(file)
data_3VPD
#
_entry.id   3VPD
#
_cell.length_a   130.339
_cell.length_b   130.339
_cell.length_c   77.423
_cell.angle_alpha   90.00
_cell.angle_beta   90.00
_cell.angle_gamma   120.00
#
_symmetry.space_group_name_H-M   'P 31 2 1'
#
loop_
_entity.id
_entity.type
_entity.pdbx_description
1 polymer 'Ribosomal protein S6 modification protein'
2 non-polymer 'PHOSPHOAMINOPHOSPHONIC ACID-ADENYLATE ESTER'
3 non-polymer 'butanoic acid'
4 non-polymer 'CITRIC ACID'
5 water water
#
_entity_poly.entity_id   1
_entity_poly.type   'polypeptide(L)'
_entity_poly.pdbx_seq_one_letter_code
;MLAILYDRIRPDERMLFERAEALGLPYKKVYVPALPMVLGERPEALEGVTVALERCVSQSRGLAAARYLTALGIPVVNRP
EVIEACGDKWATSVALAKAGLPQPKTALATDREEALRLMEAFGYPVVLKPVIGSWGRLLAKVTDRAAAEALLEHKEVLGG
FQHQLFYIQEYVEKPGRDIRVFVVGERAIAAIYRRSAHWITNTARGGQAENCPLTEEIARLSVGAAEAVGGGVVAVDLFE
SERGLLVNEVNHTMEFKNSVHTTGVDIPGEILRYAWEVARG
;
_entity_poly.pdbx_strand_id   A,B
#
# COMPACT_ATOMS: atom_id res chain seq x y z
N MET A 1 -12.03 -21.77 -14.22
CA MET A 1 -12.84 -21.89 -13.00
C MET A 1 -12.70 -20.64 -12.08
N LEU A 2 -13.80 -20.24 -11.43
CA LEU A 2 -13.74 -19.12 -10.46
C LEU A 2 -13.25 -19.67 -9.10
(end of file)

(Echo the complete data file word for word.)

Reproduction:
data_3VPD
#
_entry.id   3VPD
#
_cell.length_a   130.339
_cell.length_b   130.339
_cell.length_c   77.423
_cell.angle_alpha   90.00
_cell.angle_beta   90.00
_cell.angle_gamma   120.00
#
_symmetry.space_group_name_H-M   'P 31 2 1'
#
loop_
_entity.id
_entity.type
_entity.pdbx_description
1 polymer 'Ribosomal protein S6 modification protein'
2 non-polymer 'PHOSPHOAMINOPHOSPHONIC ACID-ADENYLATE ESTER'
3 non-polymer 'butanoic acid'
4 non-polymer 'CITRIC ACID'
5 water water
#
_entity_poly.entity_id   1
_entity_poly.type   'polypeptide(L)'
_entity_poly.pdbx_seq_one_letter_code
;MLAILYDRIRPDERMLFERAEALGLPYKKVYVPALPMVLGERPEALEGVTVALERCVSQSRGLAAARYLTALGIPVVNRP
EVIEACGDKWATSVALAKAGLPQPKTALATDREEALRLMEAFGYPVVLKPVIGSWGRLLAKVTDRAAAEALLEHKEVLGG
FQHQLFYIQEYVEKPGRDIRVFVVGERAIAAIYRRSAHWITNTARGGQAENCPLTEEIARLSVGAAEAVGGGVVAVDLFE
SERGLLVNEVNHTMEFKNSVHTTGVDIPGEILRYAWEVARG
;
_entity_poly.pdbx_strand_id   A,B
#
# COMPACT_ATOMS: atom_id res chain seq x y z
N MET A 1 -12.03 -21.77 -14.22
CA MET A 1 -12.84 -21.89 -13.00
C MET A 1 -12.70 -20.64 -12.08
N LEU A 2 -13.80 -20.24 -11.43
CA LEU A 2 -13.74 -19.12 -10.46
C LEU A 2 -13.25 -19.67 -9.10